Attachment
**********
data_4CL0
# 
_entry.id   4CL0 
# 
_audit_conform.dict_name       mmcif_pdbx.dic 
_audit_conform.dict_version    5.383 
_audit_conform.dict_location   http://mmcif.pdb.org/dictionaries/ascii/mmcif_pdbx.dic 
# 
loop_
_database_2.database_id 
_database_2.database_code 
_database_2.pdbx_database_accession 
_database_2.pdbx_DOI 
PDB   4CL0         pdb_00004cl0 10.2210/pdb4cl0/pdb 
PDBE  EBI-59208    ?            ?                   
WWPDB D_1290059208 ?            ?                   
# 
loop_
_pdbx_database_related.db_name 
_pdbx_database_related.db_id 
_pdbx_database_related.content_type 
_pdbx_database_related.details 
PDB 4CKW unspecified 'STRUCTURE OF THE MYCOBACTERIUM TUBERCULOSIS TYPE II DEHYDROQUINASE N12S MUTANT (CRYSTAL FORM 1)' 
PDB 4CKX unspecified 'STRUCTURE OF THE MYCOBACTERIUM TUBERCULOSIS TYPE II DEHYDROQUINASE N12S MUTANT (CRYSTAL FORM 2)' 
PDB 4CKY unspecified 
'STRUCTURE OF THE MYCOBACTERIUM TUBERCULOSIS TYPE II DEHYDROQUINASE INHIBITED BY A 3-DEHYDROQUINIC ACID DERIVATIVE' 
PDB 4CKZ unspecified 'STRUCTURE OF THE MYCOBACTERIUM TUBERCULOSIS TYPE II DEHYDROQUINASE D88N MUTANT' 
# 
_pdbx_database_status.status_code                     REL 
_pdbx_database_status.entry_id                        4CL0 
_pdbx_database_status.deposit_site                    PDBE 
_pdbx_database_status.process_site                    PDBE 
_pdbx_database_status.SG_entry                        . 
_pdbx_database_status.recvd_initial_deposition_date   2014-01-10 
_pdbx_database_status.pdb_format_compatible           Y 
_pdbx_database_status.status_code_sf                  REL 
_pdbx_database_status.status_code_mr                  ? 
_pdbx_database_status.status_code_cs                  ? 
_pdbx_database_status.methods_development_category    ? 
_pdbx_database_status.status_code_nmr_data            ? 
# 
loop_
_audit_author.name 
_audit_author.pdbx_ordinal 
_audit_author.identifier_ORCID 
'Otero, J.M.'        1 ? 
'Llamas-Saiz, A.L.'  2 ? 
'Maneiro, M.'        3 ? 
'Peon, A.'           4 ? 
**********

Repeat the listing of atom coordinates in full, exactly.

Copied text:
data_4CL0
# 
_entry.id   4CL0 
# 
_audit_conform.dict_name       mmcif_pdbx.dic 
_audit_conform.dict_version    5.383 
_audit_conform.dict_location   http://mmcif.pdb.org/dictionaries/ascii/mmcif_pdbx.dic 
# 
loop_
_database_2.database_id 
_database_2.database_code 
_database_2.pdbx_database_accession 
_database_2.pdbx_DOI 
PDB   4CL0         pdb_00004cl0 10.2210/pdb4cl0/pdb 
PDBE  EBI-59208    ?            ?                   
WWPDB D_1290059208 ?            ?                   
# 
loop_
_pdbx_database_related.db_name 
_pdbx_database_related.db_id 
_pdbx_database_related.content_type 
_pdbx_database_related.details 
PDB 4CKW unspecified 'STRUCTURE OF THE MYCOBACTERIUM TUBERCULOSIS TYPE II DEHYDROQUINASE N12S MUTANT (CRYSTAL FORM 1)' 
PDB 4CKX unspecified 'STRUCTURE OF THE MYCOBACTERIUM TUBERCULOSIS TYPE II DEHYDROQUINASE N12S MUTANT (CRYSTAL FORM 2)' 
PDB 4CKY unspecified 
'STRUCTURE OF THE MYCOBACTERIUM TUBERCULOSIS TYPE II DEHYDROQUINASE INHIBITED BY A 3-DEHYDROQUINIC ACID DERIVATIVE' 
PDB 4CKZ unspecified 'STRUCTURE OF THE MYCOBACTERIUM TUBERCULOSIS TYPE II DEHYDROQUINASE D88N MUTANT' 
# 
_pdbx_database_status.status_code                     REL 
_pdbx_database_status.entry_id                        4CL0 
_pdbx_database_status.deposit_site                    PDBE 
_pdbx_database_status.process_site                    PDBE 
_pdbx_database_status.SG_entry                        . 
_pdbx_database_status.recvd_initial_deposition_date   2014-01-10 
_pdbx_database_status.pdb_format_compatible           Y 
_pdbx_database_status.status_code_sf                  REL 
_pdbx_database_status.status_code_mr                  ? 
_pdbx_database_status.status_code_cs                  ? 
_pdbx_database_status.methods_development_category    ? 
_pdbx_database_status.status_code_nmr_data            ? 
# 
loop_
_audit_author.name 
_audit_author.pdbx_ordinal 
_audit_author.identifier_ORCID 
'Otero, J.M.'        1 ? 
'Llamas-Saiz, A.L.'  2 ? 
'Maneiro, M.'        3 ? 
'Peon, A.'           4 ? 